Chicago Blues Harmonica Project

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Chicago Blues Harmonica Project

Postby blueswriter » Thu May 07, 2009 9:51 pm

Various Artists
Chicago Blues Harmonica Project - More Rare Gems
Severn (2009) CD 0046


12 tracks, 49 minutes. Excellent. If someone tells you that the art of playing blues harp is close to dead, or has been completely taken over by young and middle-aged caucasians wearing porkpie hats, hand them a copy of the latest volume of the Chicago Blues Harmonica Project. It's all the proof you'll need that the rumor mill has its facts wrong. Sadly, Little Arthur Duncan didn't live to see this release, but his two contributions are tough features in the classic Windy City mode. Can't Stand It No More and Gone To Main Street display the influence of both Little Walter and Muddy Waters. Harmonica Hinds leaves another solid impression as a carrier of the torch by offering up a pair of originals. The humorous Kill That Mouse sports a Jimmy Reed-like bounce along with Sunday Morning Blues, a top-notch harp shuffle. Charlie Love puts up a powerful version of Howlin' Wolf's Ooh Baby, Hold Me as well as a nice reading of The 12 Year Old Boy, and Reginald Cooper delivers the double-entendre Shade Tree Mechanic. However, it is Cooper's slow and threatening take on Give Me Back That Wig that's a standout complete with gritty harmonica and gruff vocals. Russ Green's thick and distorted harp adds considerable interest to Johnny Guitar Watson's Gangster Of Love and Jeff Taylor delivers another well-recognized standard with Honest I Do. And although the name Big D might not register on your radar screen, he's a potent harmonica player and soulful singer, as proven on Slim Harpo's I've Got To Be With You Tonight and the greasy Well You Know. The tight backing is provided by the dual guitar efforts of Illinois Slim and Rick Kreher, while Mark Brumbach adds fine piano with E.G. McDaniel and Twist Turner anchoring the grooves on bass and drums. More Rare Gems picks up right where Severn's 2005 release of Diamonds In The Rough left off. It's more pure and uncluttered Chicago Blues, with the spotlight aimed on some of the lesser-known but very talented proponents of harmonica. Well done.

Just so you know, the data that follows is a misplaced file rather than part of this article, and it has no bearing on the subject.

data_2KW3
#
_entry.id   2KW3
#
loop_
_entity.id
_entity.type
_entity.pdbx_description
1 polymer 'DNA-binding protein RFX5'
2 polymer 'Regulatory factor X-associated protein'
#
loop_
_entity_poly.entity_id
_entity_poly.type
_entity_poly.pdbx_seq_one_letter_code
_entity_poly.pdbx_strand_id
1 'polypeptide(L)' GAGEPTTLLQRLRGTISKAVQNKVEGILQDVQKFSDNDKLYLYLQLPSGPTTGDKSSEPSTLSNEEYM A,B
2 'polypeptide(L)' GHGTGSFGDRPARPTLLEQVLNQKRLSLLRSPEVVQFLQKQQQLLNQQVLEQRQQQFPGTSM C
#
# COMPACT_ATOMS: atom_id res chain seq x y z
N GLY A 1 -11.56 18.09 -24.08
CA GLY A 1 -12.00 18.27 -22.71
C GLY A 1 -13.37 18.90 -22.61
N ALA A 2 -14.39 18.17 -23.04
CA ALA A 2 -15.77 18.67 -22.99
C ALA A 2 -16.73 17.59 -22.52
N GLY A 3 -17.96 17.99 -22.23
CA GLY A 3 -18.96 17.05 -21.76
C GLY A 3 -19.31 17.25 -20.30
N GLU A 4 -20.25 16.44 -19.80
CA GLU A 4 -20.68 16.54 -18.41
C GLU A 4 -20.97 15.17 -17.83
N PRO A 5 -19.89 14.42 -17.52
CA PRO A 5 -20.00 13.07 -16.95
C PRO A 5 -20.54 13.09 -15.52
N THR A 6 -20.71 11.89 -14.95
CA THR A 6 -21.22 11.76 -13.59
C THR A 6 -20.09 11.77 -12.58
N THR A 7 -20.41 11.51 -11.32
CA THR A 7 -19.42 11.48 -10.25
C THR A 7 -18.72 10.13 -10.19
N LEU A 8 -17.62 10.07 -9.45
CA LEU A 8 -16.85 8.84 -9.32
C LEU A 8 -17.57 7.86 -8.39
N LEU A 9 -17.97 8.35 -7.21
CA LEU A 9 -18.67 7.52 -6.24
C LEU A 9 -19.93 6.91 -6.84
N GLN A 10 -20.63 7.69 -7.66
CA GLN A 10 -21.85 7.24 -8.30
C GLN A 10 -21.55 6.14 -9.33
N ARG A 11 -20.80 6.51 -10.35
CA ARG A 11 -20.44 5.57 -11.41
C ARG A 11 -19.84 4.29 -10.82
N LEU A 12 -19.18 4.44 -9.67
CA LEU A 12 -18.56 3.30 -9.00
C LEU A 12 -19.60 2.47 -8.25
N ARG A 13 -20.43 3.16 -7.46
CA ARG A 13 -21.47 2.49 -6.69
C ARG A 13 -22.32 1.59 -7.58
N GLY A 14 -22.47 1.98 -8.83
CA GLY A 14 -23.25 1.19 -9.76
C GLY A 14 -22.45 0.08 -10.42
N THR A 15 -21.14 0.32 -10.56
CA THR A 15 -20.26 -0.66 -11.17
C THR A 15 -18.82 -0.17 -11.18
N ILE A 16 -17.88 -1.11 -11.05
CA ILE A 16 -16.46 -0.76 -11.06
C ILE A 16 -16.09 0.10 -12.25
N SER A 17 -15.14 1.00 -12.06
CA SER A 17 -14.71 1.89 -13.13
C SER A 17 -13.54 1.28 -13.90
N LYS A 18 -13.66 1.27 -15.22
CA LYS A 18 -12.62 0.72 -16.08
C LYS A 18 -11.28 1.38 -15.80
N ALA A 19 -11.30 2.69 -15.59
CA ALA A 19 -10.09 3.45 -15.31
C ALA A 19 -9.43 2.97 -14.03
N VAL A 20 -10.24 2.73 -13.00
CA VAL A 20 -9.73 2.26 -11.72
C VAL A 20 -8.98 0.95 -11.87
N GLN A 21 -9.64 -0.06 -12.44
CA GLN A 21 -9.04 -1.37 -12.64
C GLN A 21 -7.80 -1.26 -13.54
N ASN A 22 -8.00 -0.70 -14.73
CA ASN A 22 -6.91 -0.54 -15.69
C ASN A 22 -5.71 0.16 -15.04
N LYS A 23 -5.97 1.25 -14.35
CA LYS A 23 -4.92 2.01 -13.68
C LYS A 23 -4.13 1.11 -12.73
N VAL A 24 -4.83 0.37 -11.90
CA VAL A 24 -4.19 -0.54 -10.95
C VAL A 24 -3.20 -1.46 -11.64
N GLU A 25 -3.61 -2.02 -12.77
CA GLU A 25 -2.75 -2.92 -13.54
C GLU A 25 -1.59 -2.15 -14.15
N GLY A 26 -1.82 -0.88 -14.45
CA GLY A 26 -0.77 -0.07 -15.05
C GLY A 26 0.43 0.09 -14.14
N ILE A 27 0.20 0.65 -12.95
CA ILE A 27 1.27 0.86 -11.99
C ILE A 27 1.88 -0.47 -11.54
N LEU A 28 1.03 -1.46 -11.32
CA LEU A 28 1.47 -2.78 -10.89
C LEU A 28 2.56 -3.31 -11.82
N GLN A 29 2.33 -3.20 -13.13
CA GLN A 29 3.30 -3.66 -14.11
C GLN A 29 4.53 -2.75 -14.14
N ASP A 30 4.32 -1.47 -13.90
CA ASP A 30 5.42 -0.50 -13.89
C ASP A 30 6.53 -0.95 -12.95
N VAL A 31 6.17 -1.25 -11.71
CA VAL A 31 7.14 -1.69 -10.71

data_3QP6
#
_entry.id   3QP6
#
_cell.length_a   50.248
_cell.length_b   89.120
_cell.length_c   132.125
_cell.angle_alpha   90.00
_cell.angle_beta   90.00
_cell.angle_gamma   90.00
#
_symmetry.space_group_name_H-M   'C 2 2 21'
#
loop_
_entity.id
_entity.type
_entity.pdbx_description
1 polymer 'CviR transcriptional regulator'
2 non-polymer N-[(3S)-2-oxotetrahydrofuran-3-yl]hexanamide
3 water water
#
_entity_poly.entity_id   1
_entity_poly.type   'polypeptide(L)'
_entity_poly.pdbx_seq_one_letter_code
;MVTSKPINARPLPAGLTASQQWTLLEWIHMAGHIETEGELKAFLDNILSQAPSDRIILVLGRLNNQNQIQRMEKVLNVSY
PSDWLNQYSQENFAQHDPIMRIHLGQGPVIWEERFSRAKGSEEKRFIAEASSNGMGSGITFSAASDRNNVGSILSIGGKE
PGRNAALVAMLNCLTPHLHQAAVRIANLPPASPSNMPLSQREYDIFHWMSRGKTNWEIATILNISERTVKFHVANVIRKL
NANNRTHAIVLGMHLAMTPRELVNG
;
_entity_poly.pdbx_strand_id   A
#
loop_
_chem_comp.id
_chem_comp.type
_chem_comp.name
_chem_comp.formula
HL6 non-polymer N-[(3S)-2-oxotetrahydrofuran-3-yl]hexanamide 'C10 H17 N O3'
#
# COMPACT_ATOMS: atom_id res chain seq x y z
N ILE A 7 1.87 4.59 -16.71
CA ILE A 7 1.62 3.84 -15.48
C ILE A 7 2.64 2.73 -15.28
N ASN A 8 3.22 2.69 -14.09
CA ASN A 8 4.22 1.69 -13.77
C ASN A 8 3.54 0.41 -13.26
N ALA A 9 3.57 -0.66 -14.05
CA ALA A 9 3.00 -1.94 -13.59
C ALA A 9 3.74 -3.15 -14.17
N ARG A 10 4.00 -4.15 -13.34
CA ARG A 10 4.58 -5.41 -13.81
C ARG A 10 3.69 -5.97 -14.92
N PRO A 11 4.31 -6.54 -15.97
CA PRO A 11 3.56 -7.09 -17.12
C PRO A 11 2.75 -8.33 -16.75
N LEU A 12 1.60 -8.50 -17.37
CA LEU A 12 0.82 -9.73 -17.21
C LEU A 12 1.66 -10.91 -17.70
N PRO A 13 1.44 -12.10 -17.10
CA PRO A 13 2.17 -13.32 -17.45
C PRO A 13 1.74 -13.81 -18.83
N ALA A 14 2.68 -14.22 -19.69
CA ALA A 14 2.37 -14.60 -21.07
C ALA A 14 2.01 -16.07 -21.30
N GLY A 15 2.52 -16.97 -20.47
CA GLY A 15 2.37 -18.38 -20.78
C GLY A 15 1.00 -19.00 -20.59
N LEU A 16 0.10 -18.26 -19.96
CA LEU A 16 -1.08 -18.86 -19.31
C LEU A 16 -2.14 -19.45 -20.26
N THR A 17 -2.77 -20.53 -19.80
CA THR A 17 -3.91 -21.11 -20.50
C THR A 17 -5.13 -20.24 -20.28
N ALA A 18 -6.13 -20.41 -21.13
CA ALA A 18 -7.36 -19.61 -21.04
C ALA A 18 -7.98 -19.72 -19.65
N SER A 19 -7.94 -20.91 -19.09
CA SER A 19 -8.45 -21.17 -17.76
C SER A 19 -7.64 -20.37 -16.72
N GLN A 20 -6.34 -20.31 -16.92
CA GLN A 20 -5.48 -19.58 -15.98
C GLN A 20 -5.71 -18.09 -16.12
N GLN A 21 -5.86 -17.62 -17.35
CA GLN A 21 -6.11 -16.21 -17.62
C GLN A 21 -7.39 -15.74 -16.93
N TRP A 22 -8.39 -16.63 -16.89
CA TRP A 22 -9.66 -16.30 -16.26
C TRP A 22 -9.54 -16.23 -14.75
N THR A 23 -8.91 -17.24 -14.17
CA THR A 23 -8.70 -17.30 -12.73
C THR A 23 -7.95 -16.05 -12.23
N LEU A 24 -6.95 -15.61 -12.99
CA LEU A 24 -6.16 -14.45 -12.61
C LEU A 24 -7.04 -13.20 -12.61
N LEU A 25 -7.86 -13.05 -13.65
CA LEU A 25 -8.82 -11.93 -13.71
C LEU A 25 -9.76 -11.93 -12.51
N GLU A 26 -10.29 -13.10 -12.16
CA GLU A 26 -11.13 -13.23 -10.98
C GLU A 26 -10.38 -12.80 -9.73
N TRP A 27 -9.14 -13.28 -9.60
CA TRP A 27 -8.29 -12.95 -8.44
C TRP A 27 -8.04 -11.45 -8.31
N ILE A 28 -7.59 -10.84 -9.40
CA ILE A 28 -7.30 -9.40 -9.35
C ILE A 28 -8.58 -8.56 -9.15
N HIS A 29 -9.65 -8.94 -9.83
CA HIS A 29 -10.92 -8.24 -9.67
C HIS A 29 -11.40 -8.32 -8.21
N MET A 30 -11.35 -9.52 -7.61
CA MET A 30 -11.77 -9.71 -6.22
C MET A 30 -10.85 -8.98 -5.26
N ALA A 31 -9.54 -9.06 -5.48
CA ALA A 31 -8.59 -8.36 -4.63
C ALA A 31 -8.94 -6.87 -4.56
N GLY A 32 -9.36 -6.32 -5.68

© 2009 by Craig Ruskey
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